The following is a series of videos we posted not long ago on social media. They are excerpts out of a presentation I gave on how we train pitchers with an eye towards their Long-Term Athletic Development. I think you will enjoy them…
Introduction – Long-Term Athletic Development (LTAD) should take into account and help manage an athlete’s training career early on and see it through high school. While size / physical maturity are genetic factors that are out of our control, we certainly take them into consideration when building an athlete’s program over the span of 3-5 years. Playing multiple sports, working on year-round strength/mobility, mechanics, throwing + arm care over the long haul will provide the best chance to succeed. Don’t wait until later in high school to get started.
Arm Care/Health – While throwing a baseball builds resilience/durability in the soft tissue, it does make the arm tight and tired… Getting into a great YEAR-ROUND arm care program as part of an athlete’s LTAD is essential in maintaining good arm health.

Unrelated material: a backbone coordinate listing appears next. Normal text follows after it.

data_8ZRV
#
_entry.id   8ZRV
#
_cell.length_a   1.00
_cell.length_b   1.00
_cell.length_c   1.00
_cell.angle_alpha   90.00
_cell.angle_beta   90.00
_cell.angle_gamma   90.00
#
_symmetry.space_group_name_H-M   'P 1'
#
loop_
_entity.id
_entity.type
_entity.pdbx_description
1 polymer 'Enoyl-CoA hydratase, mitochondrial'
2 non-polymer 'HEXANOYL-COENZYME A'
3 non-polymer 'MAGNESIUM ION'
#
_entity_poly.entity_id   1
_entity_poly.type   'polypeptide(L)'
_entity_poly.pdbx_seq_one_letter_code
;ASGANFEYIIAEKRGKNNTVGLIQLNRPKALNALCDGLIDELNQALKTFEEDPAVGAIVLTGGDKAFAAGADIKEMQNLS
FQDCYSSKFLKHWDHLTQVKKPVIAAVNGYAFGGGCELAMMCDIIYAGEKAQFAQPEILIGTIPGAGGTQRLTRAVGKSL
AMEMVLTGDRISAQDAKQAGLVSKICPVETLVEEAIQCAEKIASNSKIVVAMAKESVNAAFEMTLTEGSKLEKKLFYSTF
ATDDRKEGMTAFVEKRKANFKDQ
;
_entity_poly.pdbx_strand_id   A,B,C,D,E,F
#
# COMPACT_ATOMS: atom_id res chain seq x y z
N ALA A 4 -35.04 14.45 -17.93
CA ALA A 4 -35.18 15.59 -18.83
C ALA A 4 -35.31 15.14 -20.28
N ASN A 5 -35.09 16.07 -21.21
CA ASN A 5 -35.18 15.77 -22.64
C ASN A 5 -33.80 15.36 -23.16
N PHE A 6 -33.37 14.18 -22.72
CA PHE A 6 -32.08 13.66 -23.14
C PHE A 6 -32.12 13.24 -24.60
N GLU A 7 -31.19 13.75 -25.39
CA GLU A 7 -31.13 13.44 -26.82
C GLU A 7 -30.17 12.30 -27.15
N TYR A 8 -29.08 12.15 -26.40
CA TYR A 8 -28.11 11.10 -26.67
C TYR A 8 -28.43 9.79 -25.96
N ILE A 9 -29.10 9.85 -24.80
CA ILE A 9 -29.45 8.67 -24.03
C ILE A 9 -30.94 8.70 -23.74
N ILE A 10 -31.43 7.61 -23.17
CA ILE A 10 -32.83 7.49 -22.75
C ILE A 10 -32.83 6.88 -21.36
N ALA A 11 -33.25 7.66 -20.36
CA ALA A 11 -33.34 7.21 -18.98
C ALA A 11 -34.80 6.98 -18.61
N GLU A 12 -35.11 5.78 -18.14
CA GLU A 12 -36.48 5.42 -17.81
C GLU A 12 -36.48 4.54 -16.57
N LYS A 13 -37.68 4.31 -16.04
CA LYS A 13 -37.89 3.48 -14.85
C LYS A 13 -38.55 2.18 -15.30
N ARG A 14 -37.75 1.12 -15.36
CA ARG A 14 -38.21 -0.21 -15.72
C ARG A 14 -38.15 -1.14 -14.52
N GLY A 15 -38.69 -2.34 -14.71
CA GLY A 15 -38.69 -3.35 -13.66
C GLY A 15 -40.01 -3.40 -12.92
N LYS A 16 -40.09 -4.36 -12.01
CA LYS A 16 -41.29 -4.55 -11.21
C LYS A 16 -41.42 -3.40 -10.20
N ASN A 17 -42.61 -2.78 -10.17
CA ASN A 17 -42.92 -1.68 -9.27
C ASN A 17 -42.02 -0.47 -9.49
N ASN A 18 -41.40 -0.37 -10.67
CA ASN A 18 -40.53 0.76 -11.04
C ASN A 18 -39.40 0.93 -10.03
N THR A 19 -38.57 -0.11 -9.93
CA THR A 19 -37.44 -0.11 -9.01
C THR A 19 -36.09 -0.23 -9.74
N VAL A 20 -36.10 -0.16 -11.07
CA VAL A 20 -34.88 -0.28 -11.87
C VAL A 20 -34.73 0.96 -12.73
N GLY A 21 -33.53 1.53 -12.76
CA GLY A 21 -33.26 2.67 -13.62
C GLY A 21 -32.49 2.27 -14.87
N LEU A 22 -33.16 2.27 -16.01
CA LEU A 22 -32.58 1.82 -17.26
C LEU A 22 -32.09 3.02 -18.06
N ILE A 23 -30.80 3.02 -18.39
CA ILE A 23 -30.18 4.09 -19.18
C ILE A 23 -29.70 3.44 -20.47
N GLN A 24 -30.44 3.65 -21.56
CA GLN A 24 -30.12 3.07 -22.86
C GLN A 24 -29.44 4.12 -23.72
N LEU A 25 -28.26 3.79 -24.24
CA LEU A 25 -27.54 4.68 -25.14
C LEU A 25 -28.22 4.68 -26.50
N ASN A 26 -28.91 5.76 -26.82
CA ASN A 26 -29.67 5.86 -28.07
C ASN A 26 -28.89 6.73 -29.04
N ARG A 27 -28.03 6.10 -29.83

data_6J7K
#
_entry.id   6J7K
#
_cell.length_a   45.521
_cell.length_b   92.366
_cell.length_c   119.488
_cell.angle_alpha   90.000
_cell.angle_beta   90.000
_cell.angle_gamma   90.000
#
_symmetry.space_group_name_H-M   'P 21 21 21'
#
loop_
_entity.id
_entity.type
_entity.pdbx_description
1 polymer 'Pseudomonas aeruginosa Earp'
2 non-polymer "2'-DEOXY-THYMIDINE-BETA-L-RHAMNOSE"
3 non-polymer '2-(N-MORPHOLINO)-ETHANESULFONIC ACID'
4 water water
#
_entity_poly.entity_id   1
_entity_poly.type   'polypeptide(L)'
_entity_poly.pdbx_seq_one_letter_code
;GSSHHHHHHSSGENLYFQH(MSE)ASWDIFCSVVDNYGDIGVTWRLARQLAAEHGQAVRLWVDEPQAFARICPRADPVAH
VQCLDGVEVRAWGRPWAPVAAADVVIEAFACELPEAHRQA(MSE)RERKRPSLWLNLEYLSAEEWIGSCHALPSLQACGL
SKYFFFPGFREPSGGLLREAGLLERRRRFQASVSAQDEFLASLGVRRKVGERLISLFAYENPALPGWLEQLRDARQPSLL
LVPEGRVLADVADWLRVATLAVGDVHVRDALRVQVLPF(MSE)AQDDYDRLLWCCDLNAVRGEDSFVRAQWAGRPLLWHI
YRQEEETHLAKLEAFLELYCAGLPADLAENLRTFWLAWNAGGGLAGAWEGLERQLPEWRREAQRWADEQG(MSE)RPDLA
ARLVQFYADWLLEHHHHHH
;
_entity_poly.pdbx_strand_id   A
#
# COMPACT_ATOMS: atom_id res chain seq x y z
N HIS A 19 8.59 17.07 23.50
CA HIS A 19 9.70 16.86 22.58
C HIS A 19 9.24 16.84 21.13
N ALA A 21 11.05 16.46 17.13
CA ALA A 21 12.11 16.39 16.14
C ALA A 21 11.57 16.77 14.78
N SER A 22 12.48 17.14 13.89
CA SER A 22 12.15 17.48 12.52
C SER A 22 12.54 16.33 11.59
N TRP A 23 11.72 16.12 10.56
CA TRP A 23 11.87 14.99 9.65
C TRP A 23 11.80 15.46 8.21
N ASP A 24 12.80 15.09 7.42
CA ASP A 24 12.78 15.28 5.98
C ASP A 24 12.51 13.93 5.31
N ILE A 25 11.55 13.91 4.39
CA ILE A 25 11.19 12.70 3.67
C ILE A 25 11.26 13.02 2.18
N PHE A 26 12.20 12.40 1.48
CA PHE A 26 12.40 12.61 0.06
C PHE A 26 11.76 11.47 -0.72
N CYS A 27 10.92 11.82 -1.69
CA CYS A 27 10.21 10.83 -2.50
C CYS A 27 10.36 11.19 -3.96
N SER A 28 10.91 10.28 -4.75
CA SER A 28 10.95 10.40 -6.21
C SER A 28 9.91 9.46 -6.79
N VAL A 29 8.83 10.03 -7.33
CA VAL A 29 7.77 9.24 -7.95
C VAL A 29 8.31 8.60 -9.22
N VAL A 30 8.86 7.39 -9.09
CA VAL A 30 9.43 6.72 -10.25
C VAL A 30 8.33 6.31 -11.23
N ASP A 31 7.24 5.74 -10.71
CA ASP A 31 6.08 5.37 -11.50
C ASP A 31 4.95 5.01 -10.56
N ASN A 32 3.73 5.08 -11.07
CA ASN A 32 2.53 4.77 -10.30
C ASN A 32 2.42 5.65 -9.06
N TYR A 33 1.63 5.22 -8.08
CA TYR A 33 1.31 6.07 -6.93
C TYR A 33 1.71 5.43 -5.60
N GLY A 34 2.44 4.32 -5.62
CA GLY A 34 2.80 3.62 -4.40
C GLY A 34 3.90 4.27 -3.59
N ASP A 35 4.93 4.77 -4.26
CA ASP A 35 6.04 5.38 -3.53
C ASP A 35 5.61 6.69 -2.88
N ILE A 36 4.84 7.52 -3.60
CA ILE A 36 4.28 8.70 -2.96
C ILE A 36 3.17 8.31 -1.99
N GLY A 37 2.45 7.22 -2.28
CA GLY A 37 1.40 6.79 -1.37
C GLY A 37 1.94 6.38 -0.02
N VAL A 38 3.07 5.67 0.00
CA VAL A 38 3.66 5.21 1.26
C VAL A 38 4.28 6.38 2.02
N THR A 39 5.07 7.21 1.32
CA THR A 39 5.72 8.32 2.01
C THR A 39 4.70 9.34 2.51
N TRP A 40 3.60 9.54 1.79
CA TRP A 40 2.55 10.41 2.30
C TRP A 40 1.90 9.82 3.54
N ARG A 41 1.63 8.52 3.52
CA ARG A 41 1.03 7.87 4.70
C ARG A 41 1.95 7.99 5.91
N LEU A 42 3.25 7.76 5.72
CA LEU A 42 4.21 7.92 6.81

Strength/Athleticism – Producing, re-directing and dissipating force requires total athleticism. This includes full body strength/power/mobility of upper/lower body and linear/rotational development of the core. A great year-round strength training program as part of an athlete’s LTAD should address all these variables.
Mechanics – Fixing energy leaks in the delivery and learning to “re-tension” the throw to help us create a more stable and consistent release point from throw-to-throw should be part of every athlete’s long-term athletic development program (LTAD).
Throwing Program – A great throwing program is not 8-10 weeks, it’s year-round, working on velocity, command and situational pitching. This also includes adequate time off of the mound for adequate recovery. A good LTAD program should include a year-round schedule that co-ordinates all of the above.
See ya’ in the gym…
By Nunzio Signore (BA, CSCS, CPT, NASM, FMS)